Austin American-Statesman


More than 1 million children attend day care in Texas. While cases of child injury and death sporadically make the news, no one has ever comprehensively investigated safety issues inside Texas day cares. The American-Statesman’s investigative team set out to remedy this, and in the process discovered a dysfunctional system where serious injury, deaths caused by abuse or neglect and even sexual abuse are far more common than the public is led to believe by state officials. In “Unwatched,” our reporters showed that the state’s lax enforcement, which features paltry fines and a plethora of second chances, has failed to alter caregiver behavior before injury or death. The investigation laid bare the human toll exacted by the state’s decision to deny funding for child care that could give low-income parents access to higher-quality day care. Reporters made more than 100 public information requests, dug into thousands of pages of state records and spoke with dozens of families, experts and state officials. They analyzed 40,000 day care violations and built a database showing that hundreds of operations have been cited for failing to tell both parents and the state when children are hurt. They faced resistance from state officials, who tried to deny access to hundreds of reports into day care deaths. The Statesman sued the state for the records, finally winning access to the reports through a settlement agreement in December. Those records will allow us to shed more light on what is happening in Texas day cares. One of the goals of the project was to arm parents with information and help them choose safe day cares. We built a searchable database, using three sets of data we obtained from the state, to give parents more visibility into violation, injury and punishment history at Texas day cares, information that goes beyond what the state makes publicly available on its website. The project has already brought about change, with more on the horizon: After reporters started asking questions, the state reversed course and is now seeking to reinstate a special unit that ferrets out illegal, off-the-books day cares, where nearly half of abuse and neglect deaths occur. Shortly after “Unwatched” published, two dozen advocacy groups called on lawmakers and state officials to address the problems exposed by the investigation.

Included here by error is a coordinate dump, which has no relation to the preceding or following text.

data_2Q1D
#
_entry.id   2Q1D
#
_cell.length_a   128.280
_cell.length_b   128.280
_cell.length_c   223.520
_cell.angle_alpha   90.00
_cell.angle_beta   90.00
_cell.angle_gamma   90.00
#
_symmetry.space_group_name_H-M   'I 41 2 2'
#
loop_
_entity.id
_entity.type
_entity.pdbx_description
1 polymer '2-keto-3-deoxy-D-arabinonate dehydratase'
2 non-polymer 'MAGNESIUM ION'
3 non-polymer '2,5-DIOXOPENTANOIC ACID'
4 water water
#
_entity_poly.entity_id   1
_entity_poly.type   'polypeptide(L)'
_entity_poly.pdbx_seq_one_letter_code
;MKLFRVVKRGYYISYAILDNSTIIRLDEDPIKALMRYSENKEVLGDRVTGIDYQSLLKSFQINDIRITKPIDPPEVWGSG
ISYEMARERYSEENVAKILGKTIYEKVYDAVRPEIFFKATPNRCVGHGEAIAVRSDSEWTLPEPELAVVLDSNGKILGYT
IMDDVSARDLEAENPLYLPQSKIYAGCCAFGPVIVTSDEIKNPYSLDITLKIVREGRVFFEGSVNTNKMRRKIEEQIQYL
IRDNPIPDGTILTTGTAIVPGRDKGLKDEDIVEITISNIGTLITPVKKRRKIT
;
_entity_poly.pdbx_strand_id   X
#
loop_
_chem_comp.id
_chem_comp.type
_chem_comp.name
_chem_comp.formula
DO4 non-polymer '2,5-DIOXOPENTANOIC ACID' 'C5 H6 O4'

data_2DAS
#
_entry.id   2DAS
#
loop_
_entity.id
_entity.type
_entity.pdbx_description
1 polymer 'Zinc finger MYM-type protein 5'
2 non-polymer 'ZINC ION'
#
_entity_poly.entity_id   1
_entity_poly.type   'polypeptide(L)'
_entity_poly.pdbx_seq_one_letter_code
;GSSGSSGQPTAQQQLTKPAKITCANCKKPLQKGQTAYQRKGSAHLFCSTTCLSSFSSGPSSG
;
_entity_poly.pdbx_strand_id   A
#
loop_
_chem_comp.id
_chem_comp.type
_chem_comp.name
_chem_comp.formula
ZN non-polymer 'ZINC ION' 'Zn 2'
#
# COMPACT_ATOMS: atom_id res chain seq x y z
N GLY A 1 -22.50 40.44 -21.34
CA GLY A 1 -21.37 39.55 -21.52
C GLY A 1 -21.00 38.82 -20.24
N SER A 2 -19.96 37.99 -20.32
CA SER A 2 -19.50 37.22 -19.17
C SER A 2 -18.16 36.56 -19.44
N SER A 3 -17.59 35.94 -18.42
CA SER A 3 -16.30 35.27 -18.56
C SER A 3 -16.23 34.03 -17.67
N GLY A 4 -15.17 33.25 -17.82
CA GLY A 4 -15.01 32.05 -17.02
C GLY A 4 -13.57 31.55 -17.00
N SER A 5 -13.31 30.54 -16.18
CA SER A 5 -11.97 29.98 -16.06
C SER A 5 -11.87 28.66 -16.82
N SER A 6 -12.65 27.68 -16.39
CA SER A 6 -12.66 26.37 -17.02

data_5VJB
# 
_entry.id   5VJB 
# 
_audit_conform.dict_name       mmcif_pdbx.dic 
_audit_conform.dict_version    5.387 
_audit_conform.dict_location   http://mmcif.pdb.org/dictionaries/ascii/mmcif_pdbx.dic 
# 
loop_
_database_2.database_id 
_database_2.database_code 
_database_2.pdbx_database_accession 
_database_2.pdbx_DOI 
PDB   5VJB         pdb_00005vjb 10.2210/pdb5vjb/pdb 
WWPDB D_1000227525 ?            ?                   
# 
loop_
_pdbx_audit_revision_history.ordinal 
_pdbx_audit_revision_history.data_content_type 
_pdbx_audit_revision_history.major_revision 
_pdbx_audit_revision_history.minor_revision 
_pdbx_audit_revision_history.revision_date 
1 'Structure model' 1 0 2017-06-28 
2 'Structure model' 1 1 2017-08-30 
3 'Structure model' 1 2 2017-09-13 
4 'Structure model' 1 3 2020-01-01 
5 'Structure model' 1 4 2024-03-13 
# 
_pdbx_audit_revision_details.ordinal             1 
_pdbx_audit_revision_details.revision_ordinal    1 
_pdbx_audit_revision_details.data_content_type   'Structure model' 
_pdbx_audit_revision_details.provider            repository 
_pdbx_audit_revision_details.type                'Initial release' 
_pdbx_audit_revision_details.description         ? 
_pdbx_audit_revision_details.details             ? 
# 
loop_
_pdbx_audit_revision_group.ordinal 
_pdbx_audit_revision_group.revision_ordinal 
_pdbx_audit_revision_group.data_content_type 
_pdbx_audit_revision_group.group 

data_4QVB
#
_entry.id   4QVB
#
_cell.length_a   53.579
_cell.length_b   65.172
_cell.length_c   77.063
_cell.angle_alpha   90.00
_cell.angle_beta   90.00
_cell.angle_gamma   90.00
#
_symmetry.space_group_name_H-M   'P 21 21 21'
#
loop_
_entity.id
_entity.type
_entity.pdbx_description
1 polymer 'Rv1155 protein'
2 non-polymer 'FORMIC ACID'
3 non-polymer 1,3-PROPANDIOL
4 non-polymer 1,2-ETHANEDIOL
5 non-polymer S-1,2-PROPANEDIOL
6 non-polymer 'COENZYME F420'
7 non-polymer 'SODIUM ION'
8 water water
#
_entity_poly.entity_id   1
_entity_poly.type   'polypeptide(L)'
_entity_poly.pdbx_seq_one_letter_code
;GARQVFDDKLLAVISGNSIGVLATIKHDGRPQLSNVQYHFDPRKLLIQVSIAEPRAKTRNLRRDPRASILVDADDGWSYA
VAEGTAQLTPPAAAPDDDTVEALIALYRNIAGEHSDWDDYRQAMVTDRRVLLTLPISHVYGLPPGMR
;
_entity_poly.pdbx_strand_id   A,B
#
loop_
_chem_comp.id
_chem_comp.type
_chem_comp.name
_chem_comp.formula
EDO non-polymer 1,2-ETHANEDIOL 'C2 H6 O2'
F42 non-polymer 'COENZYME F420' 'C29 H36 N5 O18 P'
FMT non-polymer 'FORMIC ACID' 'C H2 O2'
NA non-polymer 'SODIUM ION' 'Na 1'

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Submitted by John Bridges.